Blue Valentine ( Cianfrance, 2010)

Blue Valentine Poster

“What do you think about love at first sight?” Whenever this line is uttered through a film, a cringe/shudder is often seen upon at least one person’s face when in a cinema. Most likely, it’s followed by a cringe-worthy showing where you know that there is going to be a happily ever after, the same ending in the majority of romance films. Not ‘Blue Valentine.’ Blue Valentine has a dramatic ending which shows what love is actually like, not Disney’s version. We get to see the hardship of Dean (played by Ryan Gosling) and Cindy’s (played by Michelle Williams) relationship from when they were young, up till the present. The flashbacks show the true state of how they got together and how their feelings have seemed to change for the worst through no fault of their own.

End Scene: Dean crying

End Scene: Dean crying

“How can you trust your feelings when they can just disappear like that?” Seeing a man cry is the ultimate test in a relationship. The audience is for once, made to feel for Dean as he has the bad end in the relationship. Short of being cheated on, he has to suffer through Cindy’s “bi-polar” tendencies, her dysfunctional family life with her parents from when she was younger and a child who he adores. Even though there isn’t someone talking every minute, the sounds of nature are always apparent. Whether it is the leaves rustling, the wind, or the heavy sounds of water pelting down in the shower; it adds a sense of realism to the entire film. We are forever wondering why Dean puts up with Cindy especially as it seems like she doesn’t appreciate him for what he is worth. She is always saying that he needs to get an actual job, rather than just helping to fix up people’s houses which he enjoys.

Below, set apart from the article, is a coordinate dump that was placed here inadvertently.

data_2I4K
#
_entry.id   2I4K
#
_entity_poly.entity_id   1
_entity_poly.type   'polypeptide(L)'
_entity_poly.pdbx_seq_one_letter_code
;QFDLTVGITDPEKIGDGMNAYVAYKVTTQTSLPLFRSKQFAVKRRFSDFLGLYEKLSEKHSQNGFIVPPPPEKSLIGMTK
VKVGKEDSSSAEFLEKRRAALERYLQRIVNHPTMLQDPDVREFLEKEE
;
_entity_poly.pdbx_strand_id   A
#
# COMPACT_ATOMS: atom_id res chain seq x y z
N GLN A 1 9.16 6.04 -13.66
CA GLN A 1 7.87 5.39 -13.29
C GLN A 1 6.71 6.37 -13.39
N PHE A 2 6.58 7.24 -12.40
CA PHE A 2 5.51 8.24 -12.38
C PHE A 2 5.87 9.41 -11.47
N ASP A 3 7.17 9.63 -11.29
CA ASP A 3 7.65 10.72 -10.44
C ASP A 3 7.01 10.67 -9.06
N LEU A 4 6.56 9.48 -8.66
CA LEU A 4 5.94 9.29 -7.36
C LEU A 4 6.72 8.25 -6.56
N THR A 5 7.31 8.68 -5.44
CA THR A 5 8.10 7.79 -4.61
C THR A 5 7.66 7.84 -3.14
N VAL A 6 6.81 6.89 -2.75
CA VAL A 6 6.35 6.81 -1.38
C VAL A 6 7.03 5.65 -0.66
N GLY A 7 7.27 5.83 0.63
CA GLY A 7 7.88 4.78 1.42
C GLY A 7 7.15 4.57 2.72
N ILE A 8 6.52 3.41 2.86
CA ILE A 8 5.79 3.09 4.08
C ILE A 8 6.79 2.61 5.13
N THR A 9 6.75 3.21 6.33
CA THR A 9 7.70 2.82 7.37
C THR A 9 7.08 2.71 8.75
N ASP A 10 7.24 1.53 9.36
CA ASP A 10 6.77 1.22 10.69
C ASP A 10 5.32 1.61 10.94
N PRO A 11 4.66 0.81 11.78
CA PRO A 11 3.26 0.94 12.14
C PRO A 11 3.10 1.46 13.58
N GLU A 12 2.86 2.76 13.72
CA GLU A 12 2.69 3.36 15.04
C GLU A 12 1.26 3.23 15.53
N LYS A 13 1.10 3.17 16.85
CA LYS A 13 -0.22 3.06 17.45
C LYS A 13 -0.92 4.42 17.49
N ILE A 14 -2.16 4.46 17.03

Dean

Dean

“Tell me how I should be. Just tell me. I’ll do it.” Throughout the whole film the audience sympathises with Dean as the love he has for Cindy is so powerful that it is too overwhelming. Cindy has never felt such a selfless feeling for such a long period of time that she somehow manages to turn it into hatred on her side. Frankie (played by Faith Wladyka) seems to have grown up in the environment where Dean is the playful, attentive dad and Cindy is the strict mother. By the end of the film, we see the break-up of what was once a blooming relationship and how the implications affect not just those two, but Frankie as well. The contrast of the fireworks which usually represents happy times seems out of place but somehow suits the scene as nothing is right with their marriage. The most shocking visual element however is the transformation of Dean from a dashing young man to an old-before-his-time man in the space of 3 years. Combined with the sharp, bright colours of the flashbacks and the dimmer, darker tones of the present, Blue Valentine is a feast for the eyes.

“Blue Valentine” tears up previous notions of how relationships are seen through the eyes of the media. “I think men are more romantic than women.” An 112 minutes of intense viewing that will leave you wondering whether you actually want to be in a relationship filled with violent longing & pain.

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